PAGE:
The Australian Federal Police (AFP) is investigating the Home Affairs Department over allegations it leaked material regarding Peter Dutton’s visa grants to two au pairs.
The AFP was put on high alert about a month ago, when several emails were leaked which suggested that Mr Dutton went out of his way to prevent the deportation of a French woman in 2015 and an Italian woman around the same time.
The ‘au pair affair’
In case you’ve missed it, the ‘au pair affair’ centres around internal departmental emails which suggest that Mr Dutton’s office demanded that an au pair detained at Brisbane airport be urgently considered for a visa.
The minister claimed in parliament that he did not know the nanny’s employer, but it was later revealed to be a former colleague from his time as Queensland police officer.
The emails also suggest the department expressly disagreed with Mr Dutton’s push to give a visa to another au pair detained in Adelaide in November 2015, who was linked to a relative of AFL boss, Gillon McLachlan.
Mr Dutton has been heavily criticised for his ‘double standards’ in granting visas for the nannies of powerful friends while keeping traumatised children locked up on Nauru, and ignoring cases of people in genuine need.
The minister is due to face a Senate Inquiry into his involvement in the two cases, and has strenuously denied any interference or wrongdoing.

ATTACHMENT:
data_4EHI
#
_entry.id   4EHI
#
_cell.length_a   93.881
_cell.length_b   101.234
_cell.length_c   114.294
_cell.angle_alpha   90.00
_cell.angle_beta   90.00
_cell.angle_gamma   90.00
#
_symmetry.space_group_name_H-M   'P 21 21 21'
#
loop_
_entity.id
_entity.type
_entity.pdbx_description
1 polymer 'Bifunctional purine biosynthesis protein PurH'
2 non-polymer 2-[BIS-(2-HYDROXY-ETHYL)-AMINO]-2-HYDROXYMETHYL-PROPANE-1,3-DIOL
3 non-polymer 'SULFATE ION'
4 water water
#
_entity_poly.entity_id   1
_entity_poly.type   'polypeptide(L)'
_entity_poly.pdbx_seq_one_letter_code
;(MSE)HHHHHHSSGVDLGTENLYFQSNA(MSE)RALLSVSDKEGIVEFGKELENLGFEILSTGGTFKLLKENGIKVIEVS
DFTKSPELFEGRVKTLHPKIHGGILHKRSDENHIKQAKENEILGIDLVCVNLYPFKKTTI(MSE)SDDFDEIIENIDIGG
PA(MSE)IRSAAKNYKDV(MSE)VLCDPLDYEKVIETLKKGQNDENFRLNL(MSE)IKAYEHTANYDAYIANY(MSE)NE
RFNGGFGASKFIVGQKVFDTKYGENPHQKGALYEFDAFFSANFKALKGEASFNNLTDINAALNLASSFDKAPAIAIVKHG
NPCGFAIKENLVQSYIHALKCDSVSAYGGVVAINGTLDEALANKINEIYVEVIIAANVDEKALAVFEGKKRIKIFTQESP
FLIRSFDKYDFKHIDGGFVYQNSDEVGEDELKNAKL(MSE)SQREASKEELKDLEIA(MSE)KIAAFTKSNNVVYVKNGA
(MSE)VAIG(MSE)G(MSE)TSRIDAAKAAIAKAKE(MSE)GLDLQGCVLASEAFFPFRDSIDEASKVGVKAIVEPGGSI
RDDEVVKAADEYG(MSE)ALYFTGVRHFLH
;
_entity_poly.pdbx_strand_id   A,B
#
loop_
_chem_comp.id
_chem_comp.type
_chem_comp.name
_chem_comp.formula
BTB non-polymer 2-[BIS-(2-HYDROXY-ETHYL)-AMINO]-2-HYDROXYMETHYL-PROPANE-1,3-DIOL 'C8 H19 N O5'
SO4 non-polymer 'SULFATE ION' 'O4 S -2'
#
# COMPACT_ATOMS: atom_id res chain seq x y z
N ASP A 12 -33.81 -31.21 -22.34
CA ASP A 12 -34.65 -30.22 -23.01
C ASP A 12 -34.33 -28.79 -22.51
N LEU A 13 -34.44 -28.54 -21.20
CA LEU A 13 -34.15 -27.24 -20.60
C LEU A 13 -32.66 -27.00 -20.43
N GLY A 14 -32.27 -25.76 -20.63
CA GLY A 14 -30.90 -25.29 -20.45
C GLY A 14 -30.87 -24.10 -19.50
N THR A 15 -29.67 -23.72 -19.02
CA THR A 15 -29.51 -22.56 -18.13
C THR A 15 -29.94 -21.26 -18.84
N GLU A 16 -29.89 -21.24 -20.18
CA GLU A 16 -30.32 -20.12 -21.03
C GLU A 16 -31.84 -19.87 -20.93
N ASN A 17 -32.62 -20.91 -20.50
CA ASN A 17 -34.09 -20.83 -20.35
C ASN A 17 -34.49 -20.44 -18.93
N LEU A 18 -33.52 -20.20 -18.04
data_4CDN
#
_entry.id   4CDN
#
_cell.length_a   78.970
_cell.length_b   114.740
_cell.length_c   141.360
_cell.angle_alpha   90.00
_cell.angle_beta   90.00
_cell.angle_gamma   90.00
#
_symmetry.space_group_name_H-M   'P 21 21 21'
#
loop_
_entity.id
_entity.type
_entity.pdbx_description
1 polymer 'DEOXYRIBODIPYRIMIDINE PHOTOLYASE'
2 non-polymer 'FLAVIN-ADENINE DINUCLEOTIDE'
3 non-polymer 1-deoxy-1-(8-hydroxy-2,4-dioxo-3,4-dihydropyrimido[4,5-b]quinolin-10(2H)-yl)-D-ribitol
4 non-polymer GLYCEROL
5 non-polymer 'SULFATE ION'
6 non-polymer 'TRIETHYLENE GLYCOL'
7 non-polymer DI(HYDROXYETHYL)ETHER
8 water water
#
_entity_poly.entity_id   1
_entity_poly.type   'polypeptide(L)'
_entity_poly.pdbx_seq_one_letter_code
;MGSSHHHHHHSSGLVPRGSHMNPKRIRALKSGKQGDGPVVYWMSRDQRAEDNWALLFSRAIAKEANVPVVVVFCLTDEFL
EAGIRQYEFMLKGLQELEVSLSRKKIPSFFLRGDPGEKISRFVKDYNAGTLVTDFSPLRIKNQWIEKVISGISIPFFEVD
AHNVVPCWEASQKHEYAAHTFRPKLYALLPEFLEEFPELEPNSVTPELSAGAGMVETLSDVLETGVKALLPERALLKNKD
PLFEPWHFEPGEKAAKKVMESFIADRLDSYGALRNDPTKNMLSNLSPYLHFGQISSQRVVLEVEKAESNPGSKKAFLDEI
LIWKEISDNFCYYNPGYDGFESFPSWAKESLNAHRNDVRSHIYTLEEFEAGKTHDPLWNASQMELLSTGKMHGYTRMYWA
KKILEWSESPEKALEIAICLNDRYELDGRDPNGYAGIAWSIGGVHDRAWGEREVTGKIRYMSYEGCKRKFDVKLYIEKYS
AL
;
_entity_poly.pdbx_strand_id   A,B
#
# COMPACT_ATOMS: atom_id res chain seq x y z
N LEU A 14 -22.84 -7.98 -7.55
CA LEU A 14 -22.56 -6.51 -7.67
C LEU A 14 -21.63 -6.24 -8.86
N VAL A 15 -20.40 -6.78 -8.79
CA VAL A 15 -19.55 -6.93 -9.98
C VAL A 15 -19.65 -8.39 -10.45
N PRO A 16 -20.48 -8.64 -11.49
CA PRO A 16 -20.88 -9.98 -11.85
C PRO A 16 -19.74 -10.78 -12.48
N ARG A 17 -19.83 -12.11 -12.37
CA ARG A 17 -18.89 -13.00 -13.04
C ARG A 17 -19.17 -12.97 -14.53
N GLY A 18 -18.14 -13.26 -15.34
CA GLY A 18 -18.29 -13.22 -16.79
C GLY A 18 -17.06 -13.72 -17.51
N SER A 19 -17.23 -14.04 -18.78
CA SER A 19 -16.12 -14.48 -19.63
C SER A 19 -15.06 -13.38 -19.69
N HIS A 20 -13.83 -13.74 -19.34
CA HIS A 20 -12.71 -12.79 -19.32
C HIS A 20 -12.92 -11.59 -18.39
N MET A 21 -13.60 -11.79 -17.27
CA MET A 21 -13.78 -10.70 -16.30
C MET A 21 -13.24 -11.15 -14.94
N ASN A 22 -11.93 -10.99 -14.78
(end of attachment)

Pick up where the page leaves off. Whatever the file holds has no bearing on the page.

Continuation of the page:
He has even accused Australian Border Force Commissioner Roman Quaedvlieg of providing fabricated evidence to a Senate committee.
But the saga is more than just two people passing the buck. The AFP is investigating whether those within the Home Affairs Department illegally leaked documents regarding Mr Dutton’s alleged misconduct.
The AFP has confirmed it received ‘unauthorised disclosures of confidential information’ – which can constitute a criminal offence in Australia regardless of whether it exposes crimes or other forms of misconduct.
Section 70 of the Crimes Act 1914 (‘the Act’) makes it a crime for Commonwealth employees to communicate or publish information obtained by virtue of their position. The maximum penalty is two years’ imprisonment.
Section 79 of the Act additionally makes it an offence for ‘entrusted persons’ – including government employees, officers and even contractors – to disclose information given to them in confidence. The maximum penalty ranges from six months to seven years’ imprisonment, depending on the nature of the disclosure.
The AFP seized two cases of documents from the Home Affairs office last week, but Labor his now declaring Parliamentary privilege over the material.
The documents have been provided to the Clerk of the Senate pending an inquiry into the claim of privilege. If the claim is upheld, the material will not be part of the police investigation.
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